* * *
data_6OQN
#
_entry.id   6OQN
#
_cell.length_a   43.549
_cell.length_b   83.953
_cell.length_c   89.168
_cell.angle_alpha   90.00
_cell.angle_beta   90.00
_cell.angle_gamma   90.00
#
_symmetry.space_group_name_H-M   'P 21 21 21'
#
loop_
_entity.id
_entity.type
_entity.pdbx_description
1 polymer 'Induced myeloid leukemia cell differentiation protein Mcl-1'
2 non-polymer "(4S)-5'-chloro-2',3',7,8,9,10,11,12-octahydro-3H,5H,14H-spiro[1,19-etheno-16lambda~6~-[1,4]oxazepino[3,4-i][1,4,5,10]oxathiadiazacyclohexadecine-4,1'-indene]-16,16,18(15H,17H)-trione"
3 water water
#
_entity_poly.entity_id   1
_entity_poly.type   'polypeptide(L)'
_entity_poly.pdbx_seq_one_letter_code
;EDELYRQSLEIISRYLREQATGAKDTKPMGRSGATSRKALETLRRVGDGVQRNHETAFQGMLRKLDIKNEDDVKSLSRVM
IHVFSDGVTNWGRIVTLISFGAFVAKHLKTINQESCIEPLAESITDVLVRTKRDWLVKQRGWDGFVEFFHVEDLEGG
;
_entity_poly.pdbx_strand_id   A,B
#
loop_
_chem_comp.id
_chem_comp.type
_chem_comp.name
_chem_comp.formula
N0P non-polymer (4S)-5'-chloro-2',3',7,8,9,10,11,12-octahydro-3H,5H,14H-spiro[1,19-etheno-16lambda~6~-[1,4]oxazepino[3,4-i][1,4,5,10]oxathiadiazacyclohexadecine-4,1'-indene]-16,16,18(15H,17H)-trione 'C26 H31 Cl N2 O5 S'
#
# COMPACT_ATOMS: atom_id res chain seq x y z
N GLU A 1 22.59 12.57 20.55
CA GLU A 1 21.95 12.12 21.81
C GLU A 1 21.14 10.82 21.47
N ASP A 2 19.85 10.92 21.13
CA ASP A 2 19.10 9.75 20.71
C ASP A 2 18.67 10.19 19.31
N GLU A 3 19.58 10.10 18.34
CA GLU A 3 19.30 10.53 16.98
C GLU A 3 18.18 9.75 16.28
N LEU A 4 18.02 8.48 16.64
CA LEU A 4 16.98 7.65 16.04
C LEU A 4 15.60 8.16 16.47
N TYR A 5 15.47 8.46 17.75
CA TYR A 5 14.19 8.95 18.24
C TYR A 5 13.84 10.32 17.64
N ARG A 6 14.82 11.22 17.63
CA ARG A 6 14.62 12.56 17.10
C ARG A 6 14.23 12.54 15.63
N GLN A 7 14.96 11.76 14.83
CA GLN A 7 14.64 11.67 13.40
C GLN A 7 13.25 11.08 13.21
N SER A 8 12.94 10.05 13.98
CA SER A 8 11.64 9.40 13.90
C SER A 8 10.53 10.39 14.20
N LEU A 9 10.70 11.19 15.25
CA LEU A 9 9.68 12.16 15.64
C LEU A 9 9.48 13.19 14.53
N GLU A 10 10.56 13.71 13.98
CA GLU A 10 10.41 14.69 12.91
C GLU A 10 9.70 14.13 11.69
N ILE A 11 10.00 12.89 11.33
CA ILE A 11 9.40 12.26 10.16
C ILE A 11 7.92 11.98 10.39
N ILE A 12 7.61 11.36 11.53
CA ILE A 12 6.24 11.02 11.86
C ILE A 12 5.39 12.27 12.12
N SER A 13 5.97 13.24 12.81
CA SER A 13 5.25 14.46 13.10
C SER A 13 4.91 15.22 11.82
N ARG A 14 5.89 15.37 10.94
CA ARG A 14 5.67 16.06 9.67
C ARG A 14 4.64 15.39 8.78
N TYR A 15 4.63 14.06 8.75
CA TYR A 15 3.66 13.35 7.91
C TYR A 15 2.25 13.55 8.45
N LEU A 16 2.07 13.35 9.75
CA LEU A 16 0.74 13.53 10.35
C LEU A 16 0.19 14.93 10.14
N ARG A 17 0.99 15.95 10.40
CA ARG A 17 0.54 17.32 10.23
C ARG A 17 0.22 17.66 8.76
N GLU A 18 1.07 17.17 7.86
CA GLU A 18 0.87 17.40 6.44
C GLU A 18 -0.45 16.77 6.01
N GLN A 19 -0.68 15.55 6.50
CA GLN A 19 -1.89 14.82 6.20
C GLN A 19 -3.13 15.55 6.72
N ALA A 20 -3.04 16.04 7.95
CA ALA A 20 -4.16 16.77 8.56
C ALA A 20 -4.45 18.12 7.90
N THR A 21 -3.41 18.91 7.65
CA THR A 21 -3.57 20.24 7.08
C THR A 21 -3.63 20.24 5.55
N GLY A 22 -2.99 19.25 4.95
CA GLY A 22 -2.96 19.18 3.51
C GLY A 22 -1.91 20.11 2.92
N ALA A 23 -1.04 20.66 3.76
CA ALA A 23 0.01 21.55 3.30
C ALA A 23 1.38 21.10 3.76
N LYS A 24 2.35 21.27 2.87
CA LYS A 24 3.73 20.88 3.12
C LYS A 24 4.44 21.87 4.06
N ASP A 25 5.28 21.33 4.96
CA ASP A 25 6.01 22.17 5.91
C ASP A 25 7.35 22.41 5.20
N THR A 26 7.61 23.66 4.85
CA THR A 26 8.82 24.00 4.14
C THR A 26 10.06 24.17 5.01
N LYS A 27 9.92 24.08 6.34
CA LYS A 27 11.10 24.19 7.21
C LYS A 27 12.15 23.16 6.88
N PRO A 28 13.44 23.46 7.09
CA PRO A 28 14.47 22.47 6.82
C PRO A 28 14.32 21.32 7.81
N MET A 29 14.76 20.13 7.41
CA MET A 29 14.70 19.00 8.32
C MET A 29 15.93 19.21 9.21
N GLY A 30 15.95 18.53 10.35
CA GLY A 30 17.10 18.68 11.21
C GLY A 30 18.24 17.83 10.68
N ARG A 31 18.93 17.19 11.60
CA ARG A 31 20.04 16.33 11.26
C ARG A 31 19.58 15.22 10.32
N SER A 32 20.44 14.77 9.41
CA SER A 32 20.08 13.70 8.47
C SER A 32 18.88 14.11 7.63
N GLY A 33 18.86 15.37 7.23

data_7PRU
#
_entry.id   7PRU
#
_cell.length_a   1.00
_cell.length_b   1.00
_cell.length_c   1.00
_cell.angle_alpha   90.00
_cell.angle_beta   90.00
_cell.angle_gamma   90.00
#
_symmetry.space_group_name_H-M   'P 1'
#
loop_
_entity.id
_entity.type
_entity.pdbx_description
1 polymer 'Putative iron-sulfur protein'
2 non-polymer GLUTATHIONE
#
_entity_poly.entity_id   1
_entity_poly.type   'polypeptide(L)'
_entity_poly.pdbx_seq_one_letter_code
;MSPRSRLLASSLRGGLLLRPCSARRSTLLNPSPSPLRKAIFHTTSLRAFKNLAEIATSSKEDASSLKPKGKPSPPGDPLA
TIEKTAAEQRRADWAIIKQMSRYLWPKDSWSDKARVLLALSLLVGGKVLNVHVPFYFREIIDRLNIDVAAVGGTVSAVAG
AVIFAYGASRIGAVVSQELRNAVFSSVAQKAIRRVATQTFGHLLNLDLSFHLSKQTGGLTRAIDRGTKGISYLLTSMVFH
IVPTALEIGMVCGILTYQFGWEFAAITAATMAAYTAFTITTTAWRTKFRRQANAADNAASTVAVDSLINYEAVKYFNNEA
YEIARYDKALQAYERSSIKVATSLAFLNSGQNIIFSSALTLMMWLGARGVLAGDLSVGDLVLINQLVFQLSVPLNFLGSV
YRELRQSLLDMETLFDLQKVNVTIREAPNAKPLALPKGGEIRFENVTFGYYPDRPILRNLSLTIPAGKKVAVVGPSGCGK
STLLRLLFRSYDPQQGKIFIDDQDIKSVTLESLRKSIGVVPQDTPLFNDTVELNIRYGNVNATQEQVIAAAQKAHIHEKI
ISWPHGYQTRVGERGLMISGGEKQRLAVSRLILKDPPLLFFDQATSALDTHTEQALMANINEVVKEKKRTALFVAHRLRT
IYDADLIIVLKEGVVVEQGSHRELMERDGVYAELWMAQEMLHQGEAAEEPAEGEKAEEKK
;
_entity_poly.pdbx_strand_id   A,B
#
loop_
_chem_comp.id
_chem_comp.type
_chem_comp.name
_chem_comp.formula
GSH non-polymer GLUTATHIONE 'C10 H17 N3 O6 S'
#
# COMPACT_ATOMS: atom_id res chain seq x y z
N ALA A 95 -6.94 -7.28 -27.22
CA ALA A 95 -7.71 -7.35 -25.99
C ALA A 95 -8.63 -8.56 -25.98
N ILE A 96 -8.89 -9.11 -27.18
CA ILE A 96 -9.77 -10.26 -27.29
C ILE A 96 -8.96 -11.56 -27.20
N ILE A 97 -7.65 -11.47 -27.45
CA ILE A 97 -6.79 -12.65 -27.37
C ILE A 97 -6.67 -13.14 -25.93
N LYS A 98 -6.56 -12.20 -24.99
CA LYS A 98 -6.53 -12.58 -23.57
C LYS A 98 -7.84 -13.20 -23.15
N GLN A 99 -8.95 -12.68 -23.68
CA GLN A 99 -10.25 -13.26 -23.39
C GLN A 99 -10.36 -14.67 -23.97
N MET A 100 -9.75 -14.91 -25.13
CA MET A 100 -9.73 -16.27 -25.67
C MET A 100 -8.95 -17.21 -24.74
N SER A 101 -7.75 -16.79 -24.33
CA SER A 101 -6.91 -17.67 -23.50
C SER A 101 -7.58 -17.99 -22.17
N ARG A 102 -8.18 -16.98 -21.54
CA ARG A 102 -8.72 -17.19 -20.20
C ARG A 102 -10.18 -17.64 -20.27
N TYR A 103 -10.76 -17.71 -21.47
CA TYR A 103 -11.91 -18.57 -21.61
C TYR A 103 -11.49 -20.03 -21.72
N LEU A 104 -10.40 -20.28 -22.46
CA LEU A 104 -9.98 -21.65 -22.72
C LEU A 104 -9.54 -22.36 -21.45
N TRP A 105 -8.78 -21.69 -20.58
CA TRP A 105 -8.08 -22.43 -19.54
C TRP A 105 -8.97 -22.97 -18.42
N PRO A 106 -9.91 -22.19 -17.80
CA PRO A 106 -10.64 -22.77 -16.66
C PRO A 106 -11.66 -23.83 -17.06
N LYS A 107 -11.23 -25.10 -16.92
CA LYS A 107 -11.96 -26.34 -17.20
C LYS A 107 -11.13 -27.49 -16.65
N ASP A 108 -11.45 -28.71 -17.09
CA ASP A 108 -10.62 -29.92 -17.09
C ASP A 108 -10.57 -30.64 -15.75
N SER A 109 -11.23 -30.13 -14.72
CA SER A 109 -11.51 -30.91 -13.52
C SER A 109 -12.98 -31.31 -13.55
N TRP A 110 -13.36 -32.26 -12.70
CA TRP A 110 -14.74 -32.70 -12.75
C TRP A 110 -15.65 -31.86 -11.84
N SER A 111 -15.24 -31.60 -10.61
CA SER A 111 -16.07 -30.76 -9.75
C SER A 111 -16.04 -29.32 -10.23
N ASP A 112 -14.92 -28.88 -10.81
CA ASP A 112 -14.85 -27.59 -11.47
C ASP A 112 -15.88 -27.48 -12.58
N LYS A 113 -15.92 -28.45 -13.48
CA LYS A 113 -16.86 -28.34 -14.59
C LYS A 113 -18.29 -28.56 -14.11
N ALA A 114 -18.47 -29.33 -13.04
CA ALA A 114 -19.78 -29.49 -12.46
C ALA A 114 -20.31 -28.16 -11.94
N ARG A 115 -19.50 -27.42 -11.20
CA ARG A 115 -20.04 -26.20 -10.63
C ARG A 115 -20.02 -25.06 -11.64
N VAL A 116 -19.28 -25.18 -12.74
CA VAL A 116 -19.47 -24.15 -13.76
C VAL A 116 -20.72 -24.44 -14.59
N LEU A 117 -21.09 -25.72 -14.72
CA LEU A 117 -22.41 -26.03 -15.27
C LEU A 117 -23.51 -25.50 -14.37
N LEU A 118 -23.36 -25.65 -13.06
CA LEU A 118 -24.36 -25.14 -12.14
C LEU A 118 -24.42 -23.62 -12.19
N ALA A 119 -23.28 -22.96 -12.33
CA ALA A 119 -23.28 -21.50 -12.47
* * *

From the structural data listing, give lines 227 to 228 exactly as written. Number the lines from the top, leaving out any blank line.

CA SER A 111 -16.07 -30.76 -9.75
C SER A 111 -16.04 -29.32 -10.23